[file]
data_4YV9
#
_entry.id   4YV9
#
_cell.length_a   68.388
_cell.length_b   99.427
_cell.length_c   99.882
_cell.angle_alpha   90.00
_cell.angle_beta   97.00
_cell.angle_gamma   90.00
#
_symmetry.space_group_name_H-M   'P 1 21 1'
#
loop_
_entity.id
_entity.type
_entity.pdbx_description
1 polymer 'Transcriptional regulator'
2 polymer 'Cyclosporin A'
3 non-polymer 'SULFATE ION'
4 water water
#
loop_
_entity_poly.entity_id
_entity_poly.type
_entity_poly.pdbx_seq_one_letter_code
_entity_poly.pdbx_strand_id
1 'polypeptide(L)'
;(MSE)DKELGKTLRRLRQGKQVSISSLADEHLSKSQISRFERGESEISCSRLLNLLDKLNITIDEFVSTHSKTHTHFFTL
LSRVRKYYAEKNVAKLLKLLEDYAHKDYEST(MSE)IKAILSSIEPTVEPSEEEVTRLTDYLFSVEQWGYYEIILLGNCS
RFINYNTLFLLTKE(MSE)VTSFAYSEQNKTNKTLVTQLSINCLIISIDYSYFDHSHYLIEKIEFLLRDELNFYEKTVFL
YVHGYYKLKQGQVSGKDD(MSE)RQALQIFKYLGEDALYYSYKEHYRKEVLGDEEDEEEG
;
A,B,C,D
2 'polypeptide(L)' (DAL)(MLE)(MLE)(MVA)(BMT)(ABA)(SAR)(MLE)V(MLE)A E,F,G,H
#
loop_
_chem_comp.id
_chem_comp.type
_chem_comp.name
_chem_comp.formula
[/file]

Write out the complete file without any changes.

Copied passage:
data_4YV9
#
_entry.id   4YV9
#
_cell.length_a   68.388
_cell.length_b   99.427
_cell.length_c   99.882
_cell.angle_alpha   90.00
_cell.angle_beta   97.00
_cell.angle_gamma   90.00
#
_symmetry.space_group_name_H-M   'P 1 21 1'
#
loop_
_entity.id
_entity.type
_entity.pdbx_description
1 polymer 'Transcriptional regulator'
2 polymer 'Cyclosporin A'
3 non-polymer 'SULFATE ION'
4 water water
#
loop_
_entity_poly.entity_id
_entity_poly.type
_entity_poly.pdbx_seq_one_letter_code
_entity_poly.pdbx_strand_id
1 'polypeptide(L)'
;(MSE)DKELGKTLRRLRQGKQVSISSLADEHLSKSQISRFERGESEISCSRLLNLLDKLNITIDEFVSTHSKTHTHFFTL
LSRVRKYYAEKNVAKLLKLLEDYAHKDYEST(MSE)IKAILSSIEPTVEPSEEEVTRLTDYLFSVEQWGYYEIILLGNCS
RFINYNTLFLLTKE(MSE)VTSFAYSEQNKTNKTLVTQLSINCLIISIDYSYFDHSHYLIEKIEFLLRDELNFYEKTVFL
YVHGYYKLKQGQVSGKDD(MSE)RQALQIFKYLGEDALYYSYKEHYRKEVLGDEEDEEEG
;
A,B,C,D
2 'polypeptide(L)' (DAL)(MLE)(MLE)(MVA)(BMT)(ABA)(SAR)(MLE)V(MLE)A E,F,G,H
#
loop_
_chem_comp.id
_chem_comp.type
_chem_comp.name
_chem_comp.formula